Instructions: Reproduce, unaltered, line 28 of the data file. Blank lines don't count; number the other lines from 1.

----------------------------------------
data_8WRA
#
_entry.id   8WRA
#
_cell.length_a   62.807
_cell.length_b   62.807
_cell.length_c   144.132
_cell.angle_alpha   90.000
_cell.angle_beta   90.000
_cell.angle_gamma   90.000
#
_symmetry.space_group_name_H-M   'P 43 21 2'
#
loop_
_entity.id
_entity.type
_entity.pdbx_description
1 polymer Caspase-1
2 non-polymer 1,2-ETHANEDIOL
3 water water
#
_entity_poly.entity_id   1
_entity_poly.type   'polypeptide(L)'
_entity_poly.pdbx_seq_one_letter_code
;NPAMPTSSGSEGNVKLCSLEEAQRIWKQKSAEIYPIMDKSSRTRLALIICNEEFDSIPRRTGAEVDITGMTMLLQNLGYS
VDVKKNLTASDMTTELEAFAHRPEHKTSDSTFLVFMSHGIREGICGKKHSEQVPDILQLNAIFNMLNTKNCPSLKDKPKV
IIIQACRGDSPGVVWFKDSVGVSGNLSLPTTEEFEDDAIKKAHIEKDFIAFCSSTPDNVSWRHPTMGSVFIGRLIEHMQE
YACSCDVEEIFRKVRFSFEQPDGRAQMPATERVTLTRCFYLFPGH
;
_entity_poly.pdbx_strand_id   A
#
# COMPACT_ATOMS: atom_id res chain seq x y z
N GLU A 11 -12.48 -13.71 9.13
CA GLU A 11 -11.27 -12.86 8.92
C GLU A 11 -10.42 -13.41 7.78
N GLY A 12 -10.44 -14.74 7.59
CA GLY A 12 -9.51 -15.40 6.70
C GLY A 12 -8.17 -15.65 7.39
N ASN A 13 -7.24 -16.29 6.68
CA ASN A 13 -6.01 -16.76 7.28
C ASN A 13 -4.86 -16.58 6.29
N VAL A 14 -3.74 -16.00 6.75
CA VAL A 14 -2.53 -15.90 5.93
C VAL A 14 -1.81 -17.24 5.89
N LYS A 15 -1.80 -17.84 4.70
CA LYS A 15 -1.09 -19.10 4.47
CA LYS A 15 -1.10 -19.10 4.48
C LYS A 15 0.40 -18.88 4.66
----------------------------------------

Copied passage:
YACSCDVEEIFRKVRFSFEQPDGRAQMPATERVTLTRCFYLFPGH